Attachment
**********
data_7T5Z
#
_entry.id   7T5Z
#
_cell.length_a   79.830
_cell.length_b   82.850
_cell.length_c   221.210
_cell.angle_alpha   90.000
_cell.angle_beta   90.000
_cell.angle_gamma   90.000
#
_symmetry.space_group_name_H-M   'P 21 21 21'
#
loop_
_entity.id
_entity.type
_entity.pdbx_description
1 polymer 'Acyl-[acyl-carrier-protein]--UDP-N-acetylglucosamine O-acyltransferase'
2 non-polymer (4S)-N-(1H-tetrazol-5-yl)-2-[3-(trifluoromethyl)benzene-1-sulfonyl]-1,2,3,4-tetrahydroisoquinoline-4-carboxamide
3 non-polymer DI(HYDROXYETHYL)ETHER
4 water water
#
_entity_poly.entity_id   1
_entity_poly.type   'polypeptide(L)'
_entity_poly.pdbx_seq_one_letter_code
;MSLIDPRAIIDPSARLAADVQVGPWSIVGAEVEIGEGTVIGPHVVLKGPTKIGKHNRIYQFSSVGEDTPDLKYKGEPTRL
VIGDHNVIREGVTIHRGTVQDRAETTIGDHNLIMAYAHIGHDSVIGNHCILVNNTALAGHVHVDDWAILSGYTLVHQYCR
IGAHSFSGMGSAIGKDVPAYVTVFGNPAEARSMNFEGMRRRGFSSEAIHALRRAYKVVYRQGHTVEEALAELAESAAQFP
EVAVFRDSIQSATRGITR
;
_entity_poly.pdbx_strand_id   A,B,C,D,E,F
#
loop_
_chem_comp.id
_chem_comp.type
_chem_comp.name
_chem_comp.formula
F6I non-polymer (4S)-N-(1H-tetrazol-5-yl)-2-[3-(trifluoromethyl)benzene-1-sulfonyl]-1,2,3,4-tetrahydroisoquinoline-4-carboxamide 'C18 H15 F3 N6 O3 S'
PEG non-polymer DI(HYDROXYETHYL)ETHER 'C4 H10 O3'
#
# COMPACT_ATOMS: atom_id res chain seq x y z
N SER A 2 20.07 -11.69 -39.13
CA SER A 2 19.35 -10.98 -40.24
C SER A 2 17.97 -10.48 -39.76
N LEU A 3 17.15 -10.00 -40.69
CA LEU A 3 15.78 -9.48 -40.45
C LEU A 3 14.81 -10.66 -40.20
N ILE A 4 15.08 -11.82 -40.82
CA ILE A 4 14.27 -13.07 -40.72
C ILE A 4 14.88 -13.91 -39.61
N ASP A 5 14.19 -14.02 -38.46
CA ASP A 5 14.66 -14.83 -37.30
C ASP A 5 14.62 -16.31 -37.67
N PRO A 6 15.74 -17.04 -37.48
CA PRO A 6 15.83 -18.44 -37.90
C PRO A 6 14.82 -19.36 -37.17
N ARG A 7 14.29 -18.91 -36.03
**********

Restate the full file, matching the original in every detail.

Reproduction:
data_7T5Z
#
_entry.id   7T5Z
#
_cell.length_a   79.830
_cell.length_b   82.850
_cell.length_c   221.210
_cell.angle_alpha   90.000
_cell.angle_beta   90.000
_cell.angle_gamma   90.000
#
_symmetry.space_group_name_H-M   'P 21 21 21'
#
loop_
_entity.id
_entity.type
_entity.pdbx_description
1 polymer 'Acyl-[acyl-carrier-protein]--UDP-N-acetylglucosamine O-acyltransferase'
2 non-polymer (4S)-N-(1H-tetrazol-5-yl)-2-[3-(trifluoromethyl)benzene-1-sulfonyl]-1,2,3,4-tetrahydroisoquinoline-4-carboxamide
3 non-polymer DI(HYDROXYETHYL)ETHER
4 water water
#
_entity_poly.entity_id   1
_entity_poly.type   'polypeptide(L)'
_entity_poly.pdbx_seq_one_letter_code
;MSLIDPRAIIDPSARLAADVQVGPWSIVGAEVEIGEGTVIGPHVVLKGPTKIGKHNRIYQFSSVGEDTPDLKYKGEPTRL
VIGDHNVIREGVTIHRGTVQDRAETTIGDHNLIMAYAHIGHDSVIGNHCILVNNTALAGHVHVDDWAILSGYTLVHQYCR
IGAHSFSGMGSAIGKDVPAYVTVFGNPAEARSMNFEGMRRRGFSSEAIHALRRAYKVVYRQGHTVEEALAELAESAAQFP
EVAVFRDSIQSATRGITR
;
_entity_poly.pdbx_strand_id   A,B,C,D,E,F
#
loop_
_chem_comp.id
_chem_comp.type
_chem_comp.name
_chem_comp.formula
F6I non-polymer (4S)-N-(1H-tetrazol-5-yl)-2-[3-(trifluoromethyl)benzene-1-sulfonyl]-1,2,3,4-tetrahydroisoquinoline-4-carboxamide 'C18 H15 F3 N6 O3 S'
PEG non-polymer DI(HYDROXYETHYL)ETHER 'C4 H10 O3'
#
# COMPACT_ATOMS: atom_id res chain seq x y z
N SER A 2 20.07 -11.69 -39.13
CA SER A 2 19.35 -10.98 -40.24
C SER A 2 17.97 -10.48 -39.76
N LEU A 3 17.15 -10.00 -40.69
CA LEU A 3 15.78 -9.48 -40.45
C LEU A 3 14.81 -10.66 -40.20
N ILE A 4 15.08 -11.82 -40.82
CA ILE A 4 14.27 -13.07 -40.72
C ILE A 4 14.88 -13.91 -39.61
N ASP A 5 14.19 -14.02 -38.46
CA ASP A 5 14.66 -14.83 -37.30
C ASP A 5 14.62 -16.31 -37.67
N PRO A 6 15.74 -17.04 -37.48
CA PRO A 6 15.83 -18.44 -37.90
C PRO A 6 14.82 -19.36 -37.17
N ARG A 7 14.29 -18.91 -36.03